Work to improve the lake continues as funds come in to add additional features around the lake for recreation and conducting cultural activities. There are plans to construct a volleyball court, butterfly gardens and a children’s park. FORCE-GW members continue to meet for over two hours every weekend to chart out plans to continuously improve the lake. Several biodiversity walks are also being conducted in order to engage with the local community and create awareness about the need for improving the lake.


 Map showing the neighbourhood around the lake and the current design of the lake with wetlands, miyawaki forests, walking paths etc.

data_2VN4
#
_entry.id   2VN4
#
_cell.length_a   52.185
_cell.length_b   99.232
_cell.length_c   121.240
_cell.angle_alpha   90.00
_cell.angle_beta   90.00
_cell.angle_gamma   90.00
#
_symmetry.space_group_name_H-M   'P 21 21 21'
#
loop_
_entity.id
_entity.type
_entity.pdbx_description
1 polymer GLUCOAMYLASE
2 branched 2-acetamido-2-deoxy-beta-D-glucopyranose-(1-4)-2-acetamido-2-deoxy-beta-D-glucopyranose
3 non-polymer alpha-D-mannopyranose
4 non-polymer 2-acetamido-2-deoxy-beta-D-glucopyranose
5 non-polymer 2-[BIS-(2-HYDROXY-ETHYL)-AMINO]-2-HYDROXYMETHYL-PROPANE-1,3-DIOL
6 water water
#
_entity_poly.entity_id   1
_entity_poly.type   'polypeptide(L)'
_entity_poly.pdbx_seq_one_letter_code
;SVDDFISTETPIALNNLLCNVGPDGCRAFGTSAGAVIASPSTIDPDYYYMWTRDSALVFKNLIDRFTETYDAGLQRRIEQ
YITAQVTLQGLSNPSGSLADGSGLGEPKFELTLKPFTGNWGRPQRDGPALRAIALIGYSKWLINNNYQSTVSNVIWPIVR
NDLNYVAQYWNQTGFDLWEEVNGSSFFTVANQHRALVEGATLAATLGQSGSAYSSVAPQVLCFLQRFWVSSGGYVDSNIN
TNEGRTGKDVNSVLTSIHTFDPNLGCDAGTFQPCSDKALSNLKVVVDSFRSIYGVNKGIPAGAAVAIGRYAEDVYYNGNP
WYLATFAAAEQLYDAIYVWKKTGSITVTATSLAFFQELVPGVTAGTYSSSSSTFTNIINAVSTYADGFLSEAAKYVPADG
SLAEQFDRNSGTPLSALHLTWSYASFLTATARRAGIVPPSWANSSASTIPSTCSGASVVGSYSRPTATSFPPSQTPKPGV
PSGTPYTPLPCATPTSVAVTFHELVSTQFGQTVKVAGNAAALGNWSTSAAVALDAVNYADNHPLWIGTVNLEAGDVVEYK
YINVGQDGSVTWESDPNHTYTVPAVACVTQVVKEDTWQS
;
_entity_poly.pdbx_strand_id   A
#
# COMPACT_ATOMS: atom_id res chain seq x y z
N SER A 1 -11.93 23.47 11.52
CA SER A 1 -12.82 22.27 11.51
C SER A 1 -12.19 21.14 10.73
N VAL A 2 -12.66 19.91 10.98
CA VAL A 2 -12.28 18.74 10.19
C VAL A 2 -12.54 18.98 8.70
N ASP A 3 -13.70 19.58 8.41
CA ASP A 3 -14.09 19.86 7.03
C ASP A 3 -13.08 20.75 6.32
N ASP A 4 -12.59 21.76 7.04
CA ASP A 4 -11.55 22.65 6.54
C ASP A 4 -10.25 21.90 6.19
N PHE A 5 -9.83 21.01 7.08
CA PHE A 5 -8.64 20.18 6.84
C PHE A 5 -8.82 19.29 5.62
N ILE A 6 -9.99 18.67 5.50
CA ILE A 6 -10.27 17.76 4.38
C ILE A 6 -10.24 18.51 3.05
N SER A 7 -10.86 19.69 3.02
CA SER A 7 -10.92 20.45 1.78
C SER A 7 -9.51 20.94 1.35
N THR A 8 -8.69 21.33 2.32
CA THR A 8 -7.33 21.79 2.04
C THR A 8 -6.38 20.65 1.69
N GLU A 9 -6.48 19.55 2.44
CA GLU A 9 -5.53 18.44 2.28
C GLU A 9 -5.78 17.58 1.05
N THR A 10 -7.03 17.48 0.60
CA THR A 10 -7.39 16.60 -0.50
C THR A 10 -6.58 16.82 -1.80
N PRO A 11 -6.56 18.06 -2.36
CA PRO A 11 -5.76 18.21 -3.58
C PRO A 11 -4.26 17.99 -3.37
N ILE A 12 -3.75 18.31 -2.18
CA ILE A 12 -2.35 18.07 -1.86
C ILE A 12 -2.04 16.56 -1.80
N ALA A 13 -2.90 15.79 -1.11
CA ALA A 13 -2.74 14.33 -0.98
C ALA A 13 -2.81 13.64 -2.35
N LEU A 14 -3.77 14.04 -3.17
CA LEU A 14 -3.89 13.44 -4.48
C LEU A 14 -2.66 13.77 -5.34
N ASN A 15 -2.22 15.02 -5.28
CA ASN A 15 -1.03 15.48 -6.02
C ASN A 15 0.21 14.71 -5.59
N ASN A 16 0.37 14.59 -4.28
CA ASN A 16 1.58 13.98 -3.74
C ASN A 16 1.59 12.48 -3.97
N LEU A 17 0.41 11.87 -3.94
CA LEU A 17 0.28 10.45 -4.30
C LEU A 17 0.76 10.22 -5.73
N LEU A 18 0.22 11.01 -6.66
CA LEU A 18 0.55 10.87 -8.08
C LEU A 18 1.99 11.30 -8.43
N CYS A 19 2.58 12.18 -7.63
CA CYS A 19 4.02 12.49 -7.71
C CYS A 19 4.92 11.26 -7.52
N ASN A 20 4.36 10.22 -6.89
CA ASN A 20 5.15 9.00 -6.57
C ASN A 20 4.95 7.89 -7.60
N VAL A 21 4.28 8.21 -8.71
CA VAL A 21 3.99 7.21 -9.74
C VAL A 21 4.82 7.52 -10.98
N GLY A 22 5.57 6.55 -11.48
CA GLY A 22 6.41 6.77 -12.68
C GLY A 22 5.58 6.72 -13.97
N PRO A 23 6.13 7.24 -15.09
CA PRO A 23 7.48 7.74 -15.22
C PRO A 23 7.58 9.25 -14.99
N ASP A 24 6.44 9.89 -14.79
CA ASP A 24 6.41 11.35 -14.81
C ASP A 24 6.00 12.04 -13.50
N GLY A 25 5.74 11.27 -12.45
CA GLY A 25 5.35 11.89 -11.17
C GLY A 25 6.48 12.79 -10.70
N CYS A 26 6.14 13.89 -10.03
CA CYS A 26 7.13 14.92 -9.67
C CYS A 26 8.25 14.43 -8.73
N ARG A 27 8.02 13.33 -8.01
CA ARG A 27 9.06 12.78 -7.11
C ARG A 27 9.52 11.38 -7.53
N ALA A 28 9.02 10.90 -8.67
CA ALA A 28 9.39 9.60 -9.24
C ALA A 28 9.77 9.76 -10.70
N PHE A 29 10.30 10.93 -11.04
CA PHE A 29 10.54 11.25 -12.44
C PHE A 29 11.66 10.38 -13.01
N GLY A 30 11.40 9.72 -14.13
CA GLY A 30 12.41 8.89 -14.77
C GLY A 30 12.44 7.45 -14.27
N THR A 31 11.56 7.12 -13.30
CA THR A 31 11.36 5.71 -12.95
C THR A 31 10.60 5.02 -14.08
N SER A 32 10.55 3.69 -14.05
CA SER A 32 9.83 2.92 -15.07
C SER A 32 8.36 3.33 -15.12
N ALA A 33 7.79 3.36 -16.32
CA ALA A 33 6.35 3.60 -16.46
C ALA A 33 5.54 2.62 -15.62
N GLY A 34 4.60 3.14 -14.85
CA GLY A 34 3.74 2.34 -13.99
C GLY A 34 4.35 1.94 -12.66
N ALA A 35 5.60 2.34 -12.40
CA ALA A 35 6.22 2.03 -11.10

The lake is now being funded and maintained by an NGO, United way, which is helping various other such lakes to come back to life! FORCE-GW has also now been working to rejuvenate another lake close by and have successfully started a snow-ball effect in the neighbourhood.


All the stakeholders involved in the process of lake rejuvenation 


ELEMENTS OF A LAKE 

Lake bed

Kannamangala lake has been split into two portions, one on the north and the other on the south. 

Inlets

There are three inlets to the lake. Inlet 1 gets agricultural runoff from the nearby fields. Inlet 2 gets treated wastewater from the apartments and inlet 3 gets greywater from the village. 

Inlet with treated wastewater coming from the apartment blocks


Connectivity 

There is a 5m wide asphalt road around the lake which can be used by locals to travel from one side to another and to access their farmlands. A 3m wide pathway has also been made all around the lake.

Outlet